Organic Rose Keeping
Roses are generally difficult to care for mainly because of their susceptibility to insects, and disease. It is highly possible, and potentially easy, to keep organic roses without the benefits of pesticides to maintain disease. With good stock, care, and maintenance, it is quite easy, and quite rewarding to keep an organic rose garden.
If you have a choice of what type of rose to plant, don't make it a hybrid-tea rose. These have lovely flowers because they are bred solely for that purpose. There are modern exceptions that are starting to break the rules but for the most part disease immunity, pest resistance and overall pleasing plant form were not on the breeder's list of important items. Flower shape and color, fragrance and the ability to produce good cut flowers with long stems were the key goals.
The list of roses that are healthier, from heirloom or old roses bred before the late 1800's, to rugosa roses that are tough, fruit-bearing hedge material, is nearly endless. Try one of those and your work will be reduced tremendously. And there's no compromise on beauty or fragrance. A good nurseryman can easily point out which roses are best for you if you don't want to spray.
If you have heavy clay soil, access to regular watering and a spot where the rose can grow with good sun in well-circulated air, you are starting off with its preferred conditions and are likely to face fewer problems.
Plant roses a good distance away from each other if you can. If you plant flowers other than roses near them, beneficial insects will be around to keep predators down on the more delicate roses and they won't pass shared diseases from one to another. Companion plants will also screen the rose's somewhat leggy plant form. Lavender, rosemary, rue and wormwood are all traditional choices for this and are tough, disease-free plants. Keep open space around the rose so that air can circulate and keep the leaves dry.
Many of the harmful fungi and bacteria to which roses play host are returned to the plant when water splashes from the soil to the leaves. So be sure to mulch your soil often, and apply Perfect Blend All Purpose Biotic Plant Food 4-4-2 in smaller, yet more frequent doses (roughly 1/2 tsp once a month from March to September).
The debate over whether the leaves should ever get wet is fierce. Some say if you water at ground level and keep the leaves dry, the diseases that need moisture can't take hold. Others say that rain naturally washes the spores from the leaves, as does overhead watering and as long as the water doesn't splash back up from the ground, you are fighting disease and keeping the leaves dust-free, too. The best choice depends on the average humidity and rainfall where you live. Watering the ground around the base carefully, along with a light mist sprayer a few times a week will help keep your Roses healthy. Then again, it depends on your climate, and your roses.
Be sure to pick up ALL fallen debris from under roses and pick diseased foliage from the shrub and discard it. The diseases plan on falling to the ground and over-wintering till your roses are in prime condition to play host to them again and you can stop them by gathering them up and removing them from the scene with the fallen leaves.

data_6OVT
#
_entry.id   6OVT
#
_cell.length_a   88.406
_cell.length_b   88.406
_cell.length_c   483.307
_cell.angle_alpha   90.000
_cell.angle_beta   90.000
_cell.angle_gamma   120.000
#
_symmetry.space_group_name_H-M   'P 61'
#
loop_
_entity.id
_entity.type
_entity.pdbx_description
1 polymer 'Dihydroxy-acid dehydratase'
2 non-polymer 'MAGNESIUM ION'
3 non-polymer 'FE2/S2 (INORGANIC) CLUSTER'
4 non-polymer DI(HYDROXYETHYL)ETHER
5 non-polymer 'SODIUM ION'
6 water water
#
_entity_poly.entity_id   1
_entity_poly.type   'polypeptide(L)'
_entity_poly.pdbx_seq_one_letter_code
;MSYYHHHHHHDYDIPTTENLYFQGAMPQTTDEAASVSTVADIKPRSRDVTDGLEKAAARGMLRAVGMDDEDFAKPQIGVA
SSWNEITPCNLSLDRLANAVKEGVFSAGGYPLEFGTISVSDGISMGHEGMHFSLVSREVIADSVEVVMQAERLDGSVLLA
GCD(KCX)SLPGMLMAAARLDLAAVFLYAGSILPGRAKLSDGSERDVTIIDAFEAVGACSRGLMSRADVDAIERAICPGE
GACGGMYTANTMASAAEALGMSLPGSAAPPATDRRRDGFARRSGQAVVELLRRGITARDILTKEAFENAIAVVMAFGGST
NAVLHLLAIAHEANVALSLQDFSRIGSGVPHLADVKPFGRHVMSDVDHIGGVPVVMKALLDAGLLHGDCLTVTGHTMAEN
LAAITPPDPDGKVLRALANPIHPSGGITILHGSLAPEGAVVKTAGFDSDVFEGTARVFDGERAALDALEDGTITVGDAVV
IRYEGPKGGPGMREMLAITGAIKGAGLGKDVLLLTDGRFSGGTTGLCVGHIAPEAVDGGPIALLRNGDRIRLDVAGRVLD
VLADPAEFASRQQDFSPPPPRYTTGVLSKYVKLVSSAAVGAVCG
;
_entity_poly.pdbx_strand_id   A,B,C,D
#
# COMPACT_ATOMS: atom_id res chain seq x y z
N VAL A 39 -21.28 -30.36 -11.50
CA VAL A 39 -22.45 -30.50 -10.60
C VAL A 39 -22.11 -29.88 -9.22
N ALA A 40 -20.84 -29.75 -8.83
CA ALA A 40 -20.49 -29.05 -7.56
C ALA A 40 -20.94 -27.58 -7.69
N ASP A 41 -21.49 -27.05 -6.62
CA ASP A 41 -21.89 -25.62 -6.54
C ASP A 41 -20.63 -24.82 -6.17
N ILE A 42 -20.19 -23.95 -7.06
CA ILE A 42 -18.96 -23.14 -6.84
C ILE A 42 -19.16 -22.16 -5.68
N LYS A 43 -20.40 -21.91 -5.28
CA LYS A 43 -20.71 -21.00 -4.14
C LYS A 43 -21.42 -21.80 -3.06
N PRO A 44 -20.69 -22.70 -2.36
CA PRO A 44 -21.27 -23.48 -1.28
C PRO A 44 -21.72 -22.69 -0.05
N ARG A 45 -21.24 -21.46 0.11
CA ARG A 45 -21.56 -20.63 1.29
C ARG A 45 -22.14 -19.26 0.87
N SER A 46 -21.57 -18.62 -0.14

All in all, roses can be a wonderful addition to a garden with their beautiful colors, and unmatched fragrance, they are sure to bring many years of enjoyment.
Tips and Ideas when Keeping Perennials
Perennials are plants that live two or more years; while the above ground parts of these plants generally die off to the ground by frost in the fall, but the roots live through the winter. Growth is renewed and the cycle begins anew in the spring.
While perennials do not require yearly replanting, they still require regular maintenance. With proper attention to these details, a perennial garden can provide color throughout the growing season.
Do a site analysis before purchasing or planting any perennials. Notes should be taken on soil type, exposure and the amount of sunlight, shade and wind that each perennial bed will receive. Most flowering perennials prefer six to eight hours of sun per day. Several perennials are adaptable to different situations, although certain conditions like heavy shade and wet soils will reduce plant selection. It is important all site conditions are known and that adaptable plant material is used.
Soil quality is probably the most important factor in determining the success of a perennial flower planting. Adequate soil moisture is needed during the growing season but it is very important that the soil not stay excessively moist during the winter dormant season. To improve waterlogged soils, add drainage tile, raise the bed or incorporate organic matter such as peat moss. Most perennials grow best in slightly acidic soils (pH 6.5 to 7.0). A soil test can be made to determine soil pH. Perfect Blend All Purpose Biotic plant Food 4-4-2 and Biotic Plant Food 8-4-2 are both good sources for maintaining proper pH.
Selecting Plants and Planting: Perennial flowers are sold both in containers and bare-root. Plants should be healthy and show no signs of disease or nutrient deficiency. Container grown plants should be removed from the container to examine the roots. Healthy roots should be white and be able to hold soil. Do not buy plants with dark colored and/or tightly coiled roots. Bare-root plants should be checked to ensure roots have not dried out and that the young shoots are not wilting.